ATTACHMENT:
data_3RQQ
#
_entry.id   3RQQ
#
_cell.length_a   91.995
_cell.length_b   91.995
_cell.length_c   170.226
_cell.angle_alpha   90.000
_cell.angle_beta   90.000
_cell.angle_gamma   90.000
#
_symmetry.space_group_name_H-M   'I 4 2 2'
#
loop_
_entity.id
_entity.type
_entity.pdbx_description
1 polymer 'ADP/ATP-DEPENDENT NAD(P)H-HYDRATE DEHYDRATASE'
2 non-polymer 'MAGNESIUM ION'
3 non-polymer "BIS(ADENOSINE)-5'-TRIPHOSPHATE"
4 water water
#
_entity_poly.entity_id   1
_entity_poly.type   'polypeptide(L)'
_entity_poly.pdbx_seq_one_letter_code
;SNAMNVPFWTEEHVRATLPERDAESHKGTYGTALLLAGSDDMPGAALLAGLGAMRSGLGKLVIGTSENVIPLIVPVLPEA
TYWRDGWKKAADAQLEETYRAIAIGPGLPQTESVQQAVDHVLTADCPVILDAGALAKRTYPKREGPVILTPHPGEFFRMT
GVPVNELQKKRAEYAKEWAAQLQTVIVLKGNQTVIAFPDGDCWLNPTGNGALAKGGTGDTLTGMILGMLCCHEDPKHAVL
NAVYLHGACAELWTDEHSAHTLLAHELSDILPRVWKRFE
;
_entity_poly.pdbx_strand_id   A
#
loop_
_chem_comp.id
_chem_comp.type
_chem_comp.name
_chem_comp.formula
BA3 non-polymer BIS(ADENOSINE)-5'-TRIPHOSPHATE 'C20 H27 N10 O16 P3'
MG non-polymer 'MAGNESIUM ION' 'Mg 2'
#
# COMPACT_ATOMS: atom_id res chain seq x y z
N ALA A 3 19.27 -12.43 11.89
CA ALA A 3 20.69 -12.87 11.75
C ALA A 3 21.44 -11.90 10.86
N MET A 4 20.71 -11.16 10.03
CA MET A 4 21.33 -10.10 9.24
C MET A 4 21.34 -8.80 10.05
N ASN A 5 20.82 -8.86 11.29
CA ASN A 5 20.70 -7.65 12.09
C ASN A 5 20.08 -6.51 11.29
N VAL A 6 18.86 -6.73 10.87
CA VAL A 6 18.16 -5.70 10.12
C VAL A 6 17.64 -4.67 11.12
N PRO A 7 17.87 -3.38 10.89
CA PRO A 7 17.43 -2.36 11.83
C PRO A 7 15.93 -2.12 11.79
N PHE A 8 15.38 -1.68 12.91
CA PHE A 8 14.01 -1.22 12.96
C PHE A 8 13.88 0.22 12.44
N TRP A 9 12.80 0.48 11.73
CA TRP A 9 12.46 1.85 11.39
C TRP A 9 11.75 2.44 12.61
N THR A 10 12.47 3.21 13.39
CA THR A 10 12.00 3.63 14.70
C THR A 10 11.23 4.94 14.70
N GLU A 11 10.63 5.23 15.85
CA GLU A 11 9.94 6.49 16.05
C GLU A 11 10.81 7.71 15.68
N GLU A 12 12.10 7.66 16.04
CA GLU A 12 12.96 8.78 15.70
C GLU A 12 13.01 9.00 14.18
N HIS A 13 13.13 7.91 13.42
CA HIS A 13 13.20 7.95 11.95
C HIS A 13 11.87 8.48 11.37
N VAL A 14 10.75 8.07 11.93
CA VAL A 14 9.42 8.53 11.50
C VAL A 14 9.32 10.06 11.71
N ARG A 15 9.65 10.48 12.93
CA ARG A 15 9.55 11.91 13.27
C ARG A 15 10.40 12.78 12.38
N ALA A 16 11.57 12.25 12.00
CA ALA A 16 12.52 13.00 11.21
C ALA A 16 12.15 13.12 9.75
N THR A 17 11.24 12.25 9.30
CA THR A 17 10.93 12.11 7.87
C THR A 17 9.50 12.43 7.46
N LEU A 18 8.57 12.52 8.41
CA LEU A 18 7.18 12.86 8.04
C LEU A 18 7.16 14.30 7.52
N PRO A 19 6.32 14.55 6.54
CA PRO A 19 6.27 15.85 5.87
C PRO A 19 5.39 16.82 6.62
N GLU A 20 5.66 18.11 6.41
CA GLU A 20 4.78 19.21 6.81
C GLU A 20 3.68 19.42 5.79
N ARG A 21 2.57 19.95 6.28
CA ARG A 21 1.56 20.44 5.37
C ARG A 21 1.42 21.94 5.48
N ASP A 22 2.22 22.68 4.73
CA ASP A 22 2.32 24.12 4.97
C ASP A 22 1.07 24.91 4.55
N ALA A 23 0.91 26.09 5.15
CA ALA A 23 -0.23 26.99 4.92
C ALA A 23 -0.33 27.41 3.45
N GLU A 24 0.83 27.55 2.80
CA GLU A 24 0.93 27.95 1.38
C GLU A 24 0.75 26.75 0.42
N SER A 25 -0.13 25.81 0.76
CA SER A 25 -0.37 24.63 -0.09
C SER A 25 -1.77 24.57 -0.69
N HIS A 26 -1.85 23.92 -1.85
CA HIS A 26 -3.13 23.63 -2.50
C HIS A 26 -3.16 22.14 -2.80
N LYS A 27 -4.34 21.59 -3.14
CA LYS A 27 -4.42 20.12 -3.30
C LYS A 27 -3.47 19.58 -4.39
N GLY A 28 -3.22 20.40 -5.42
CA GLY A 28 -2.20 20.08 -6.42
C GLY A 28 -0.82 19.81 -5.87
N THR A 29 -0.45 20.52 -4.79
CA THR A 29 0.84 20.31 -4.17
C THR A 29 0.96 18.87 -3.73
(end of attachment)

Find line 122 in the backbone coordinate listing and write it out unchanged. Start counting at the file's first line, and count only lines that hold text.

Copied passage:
C THR A 29 0.96 18.87 -3.73